Creating the Dropout: An Institutional and Social History of School Failure

By Sherman Dorn | Go to book overview

Acknowledgments

This research project began several years ago when Michael Katz asked me when the word "dropout" came into common use. As co-convener of a faculty and graduate student seminar on work and welfare at the University of Pennsylvania, he also invited anthropologist Linda Burton to give a talk that suggested, to me, the links between age norms and social institutions. He prodded me to think clearly about the social construction of dropping out, and his advice and encouragement have been invaluable.

Many others have been helpful, in a variety of ways: Maya Amis, David Angus, Harry Bernhard, Nancy Bernhard, Ruth Bernhard, Dain Borges, Evelyn Brooks Higgenbotham, Amy Cohen, Steve Conn, Alfred Dorn, Jeanne Dorn, Murray Dorn, Rhea Dorn, Jack Dougherty, Richard Dunn, Susan Garfinkel, Tim Hasci, Alison Isenberg, debra kimmelman, Walter Licht, Bob Margo, John Noakes, Sam Preston, Jim Raths, Donna Rilling, Liam Riordan, Beth Rose, Marc Stein, and Marian Winship. The University of Pennsylvania and Andrew J. Mellon Foundation supported my work in 1991-92, and Doug Fuchs and Lynn Fuchs have provided a congenial home for me the last several years at Peabody College of Vanderbilt University. Bill Reese and anonymous reviewers for the History of Education Quarterly helped me refine my ideas about ageconsciousness and the rhetoric of dropping out. Bob Engs and Michelle Fine, in particular, provided valuable criticism and encouragement early, and David Labaree did so at the very end of this process. Helen Oakes and Helen Faust shared with me their recollections of Philadelphia school history from the 1960s; those conversations helped shape my understanding of civic dynamics and the local definitions of dropping out.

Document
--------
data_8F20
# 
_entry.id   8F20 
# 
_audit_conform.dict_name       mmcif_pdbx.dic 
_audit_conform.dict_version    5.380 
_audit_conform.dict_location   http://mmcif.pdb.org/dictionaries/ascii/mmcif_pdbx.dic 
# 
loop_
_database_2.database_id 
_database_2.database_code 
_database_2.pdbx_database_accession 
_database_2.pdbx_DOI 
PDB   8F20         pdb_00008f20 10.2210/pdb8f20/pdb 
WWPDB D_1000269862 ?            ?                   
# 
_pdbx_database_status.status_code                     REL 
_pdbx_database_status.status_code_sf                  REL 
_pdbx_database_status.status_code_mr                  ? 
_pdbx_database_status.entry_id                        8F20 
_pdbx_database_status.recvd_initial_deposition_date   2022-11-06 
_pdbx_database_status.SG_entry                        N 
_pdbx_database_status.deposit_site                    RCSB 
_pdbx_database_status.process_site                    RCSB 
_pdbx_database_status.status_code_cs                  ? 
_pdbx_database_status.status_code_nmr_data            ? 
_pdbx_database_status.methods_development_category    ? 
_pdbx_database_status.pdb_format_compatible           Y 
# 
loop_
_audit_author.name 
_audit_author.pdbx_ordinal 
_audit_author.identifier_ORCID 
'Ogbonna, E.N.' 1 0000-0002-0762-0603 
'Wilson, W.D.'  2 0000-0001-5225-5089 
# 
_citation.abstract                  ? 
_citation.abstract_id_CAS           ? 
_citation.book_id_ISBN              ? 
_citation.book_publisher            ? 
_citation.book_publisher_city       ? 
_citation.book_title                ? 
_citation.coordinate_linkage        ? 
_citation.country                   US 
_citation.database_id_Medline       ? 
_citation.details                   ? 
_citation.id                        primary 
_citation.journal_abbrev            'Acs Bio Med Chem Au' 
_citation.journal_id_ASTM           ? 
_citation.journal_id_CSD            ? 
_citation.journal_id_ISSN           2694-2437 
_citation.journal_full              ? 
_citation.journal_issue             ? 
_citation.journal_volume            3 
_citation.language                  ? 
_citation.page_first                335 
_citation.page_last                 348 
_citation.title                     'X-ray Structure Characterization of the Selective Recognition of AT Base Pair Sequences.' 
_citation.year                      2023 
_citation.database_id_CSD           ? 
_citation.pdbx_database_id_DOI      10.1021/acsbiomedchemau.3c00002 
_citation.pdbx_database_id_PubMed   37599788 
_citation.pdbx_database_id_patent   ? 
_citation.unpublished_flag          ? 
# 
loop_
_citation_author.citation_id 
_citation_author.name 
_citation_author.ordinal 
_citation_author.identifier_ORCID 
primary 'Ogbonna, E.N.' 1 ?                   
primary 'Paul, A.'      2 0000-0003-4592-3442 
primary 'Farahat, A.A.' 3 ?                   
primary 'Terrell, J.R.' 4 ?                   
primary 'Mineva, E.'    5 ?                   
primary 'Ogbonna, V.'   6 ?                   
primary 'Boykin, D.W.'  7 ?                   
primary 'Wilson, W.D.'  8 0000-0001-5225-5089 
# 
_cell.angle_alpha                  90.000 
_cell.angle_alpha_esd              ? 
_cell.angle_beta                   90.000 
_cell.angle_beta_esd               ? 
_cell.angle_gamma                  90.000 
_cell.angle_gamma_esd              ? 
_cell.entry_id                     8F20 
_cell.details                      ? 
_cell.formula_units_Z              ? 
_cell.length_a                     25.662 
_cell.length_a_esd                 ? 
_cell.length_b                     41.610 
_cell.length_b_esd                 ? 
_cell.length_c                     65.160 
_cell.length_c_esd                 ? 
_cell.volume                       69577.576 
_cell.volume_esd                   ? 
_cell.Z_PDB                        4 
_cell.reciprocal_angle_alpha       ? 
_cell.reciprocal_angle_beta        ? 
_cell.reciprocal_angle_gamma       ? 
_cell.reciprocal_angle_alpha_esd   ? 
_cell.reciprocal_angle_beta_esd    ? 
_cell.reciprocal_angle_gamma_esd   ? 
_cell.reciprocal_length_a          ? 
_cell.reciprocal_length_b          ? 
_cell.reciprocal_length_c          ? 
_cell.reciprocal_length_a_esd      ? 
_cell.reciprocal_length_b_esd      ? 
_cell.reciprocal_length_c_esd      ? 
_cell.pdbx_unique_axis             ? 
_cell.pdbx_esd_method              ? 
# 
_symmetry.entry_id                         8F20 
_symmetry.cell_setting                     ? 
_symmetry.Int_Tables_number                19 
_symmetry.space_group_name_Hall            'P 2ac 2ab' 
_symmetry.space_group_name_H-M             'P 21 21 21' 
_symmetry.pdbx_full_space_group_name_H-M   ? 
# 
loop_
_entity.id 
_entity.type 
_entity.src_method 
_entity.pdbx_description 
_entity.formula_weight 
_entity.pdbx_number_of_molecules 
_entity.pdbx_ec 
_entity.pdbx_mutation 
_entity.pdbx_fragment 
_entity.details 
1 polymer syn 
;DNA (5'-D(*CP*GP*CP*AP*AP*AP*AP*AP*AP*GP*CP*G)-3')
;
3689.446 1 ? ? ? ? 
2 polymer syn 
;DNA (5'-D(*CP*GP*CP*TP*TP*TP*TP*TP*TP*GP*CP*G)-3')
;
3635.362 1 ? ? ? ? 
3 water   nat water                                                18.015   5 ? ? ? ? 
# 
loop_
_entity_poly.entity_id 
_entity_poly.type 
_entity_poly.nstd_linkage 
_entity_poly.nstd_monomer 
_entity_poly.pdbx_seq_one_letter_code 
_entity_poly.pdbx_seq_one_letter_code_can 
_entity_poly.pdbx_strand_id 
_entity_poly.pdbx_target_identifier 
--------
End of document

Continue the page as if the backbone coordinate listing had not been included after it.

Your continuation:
I also owe thanks to many people who support researchers. The reference and interlibrary loan librarians at the University of Pennsylvania and Vanderbilt University give aid and comfort every day to students and faculty, without nearly

-ix-

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Creating the Dropout: An Institutional and Social History of School Failure
Table of contents

Table of contents

  • Title Page iii
  • Contents v
  • Tables vii
  • Acknowledgments ix
  • Introduction 1
  • 1 - Long-Term Demographic Patterns 11
  • 2 - The Changing Mission of High Schools 33
  • 3 - Early Attitudes toward Attrition 51
  • 4 - Social Dynamite 65
  • 5 - The Limits of Dropout Programs 81
  • 6 - Omissions 99
  • 7 - Dropout Tides 119
  • 8 - The Demeaning Dropout Debate 131
  • Bibliography 147
  • Index 165
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